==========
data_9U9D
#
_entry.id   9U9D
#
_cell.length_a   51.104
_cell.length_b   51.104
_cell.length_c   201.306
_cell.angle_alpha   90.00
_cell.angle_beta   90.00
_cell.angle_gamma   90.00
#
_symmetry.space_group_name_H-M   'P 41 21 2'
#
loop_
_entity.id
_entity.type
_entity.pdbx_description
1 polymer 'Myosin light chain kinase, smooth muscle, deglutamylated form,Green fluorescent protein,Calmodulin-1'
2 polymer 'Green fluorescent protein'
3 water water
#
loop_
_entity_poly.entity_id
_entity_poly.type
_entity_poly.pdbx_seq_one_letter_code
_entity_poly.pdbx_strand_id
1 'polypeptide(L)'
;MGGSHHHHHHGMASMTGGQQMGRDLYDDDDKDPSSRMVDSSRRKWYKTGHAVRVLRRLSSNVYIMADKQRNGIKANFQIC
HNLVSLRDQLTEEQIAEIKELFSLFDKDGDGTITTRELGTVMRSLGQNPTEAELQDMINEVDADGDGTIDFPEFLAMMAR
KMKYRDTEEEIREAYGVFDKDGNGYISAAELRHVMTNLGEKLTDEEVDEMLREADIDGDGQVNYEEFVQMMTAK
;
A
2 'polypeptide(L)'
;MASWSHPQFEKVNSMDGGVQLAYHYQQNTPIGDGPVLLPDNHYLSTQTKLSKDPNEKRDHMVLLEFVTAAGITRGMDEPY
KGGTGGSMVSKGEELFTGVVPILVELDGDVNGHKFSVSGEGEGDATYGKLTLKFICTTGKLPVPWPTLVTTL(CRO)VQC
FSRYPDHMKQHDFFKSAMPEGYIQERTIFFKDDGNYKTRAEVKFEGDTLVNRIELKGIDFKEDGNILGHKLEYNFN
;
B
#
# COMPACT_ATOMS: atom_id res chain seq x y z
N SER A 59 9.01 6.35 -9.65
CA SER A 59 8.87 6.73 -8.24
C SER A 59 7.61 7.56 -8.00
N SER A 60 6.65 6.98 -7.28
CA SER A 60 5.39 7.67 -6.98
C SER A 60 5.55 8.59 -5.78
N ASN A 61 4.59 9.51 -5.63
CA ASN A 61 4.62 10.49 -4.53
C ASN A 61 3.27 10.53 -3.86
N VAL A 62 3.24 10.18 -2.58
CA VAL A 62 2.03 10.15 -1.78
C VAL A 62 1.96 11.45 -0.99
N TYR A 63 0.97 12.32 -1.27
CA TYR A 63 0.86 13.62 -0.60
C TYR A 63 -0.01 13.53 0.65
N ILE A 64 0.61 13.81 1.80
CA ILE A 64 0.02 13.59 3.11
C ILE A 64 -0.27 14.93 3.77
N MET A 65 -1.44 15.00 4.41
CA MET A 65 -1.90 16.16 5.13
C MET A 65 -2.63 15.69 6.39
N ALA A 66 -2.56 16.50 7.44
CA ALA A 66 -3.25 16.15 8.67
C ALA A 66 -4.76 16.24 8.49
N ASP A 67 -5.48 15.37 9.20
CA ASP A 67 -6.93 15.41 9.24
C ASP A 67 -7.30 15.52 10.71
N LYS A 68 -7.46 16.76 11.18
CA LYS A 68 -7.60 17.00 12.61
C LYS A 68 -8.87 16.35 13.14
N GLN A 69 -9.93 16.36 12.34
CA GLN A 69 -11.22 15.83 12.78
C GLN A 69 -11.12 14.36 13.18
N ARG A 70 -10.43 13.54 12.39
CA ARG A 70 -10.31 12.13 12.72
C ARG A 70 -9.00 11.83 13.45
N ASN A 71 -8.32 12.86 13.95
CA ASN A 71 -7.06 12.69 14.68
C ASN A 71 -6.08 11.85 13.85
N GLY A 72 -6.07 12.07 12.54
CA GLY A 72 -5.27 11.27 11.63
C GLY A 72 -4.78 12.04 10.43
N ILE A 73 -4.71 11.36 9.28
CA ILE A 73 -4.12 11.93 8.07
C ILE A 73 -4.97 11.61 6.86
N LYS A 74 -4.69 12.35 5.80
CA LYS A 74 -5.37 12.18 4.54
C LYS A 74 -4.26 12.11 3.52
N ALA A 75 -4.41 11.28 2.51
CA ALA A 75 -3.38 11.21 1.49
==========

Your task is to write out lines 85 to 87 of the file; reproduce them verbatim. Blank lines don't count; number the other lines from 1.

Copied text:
C ILE A 73 -4.97 11.61 6.86
N LYS A 74 -4.69 12.35 5.80
CA LYS A 74 -5.37 12.18 4.54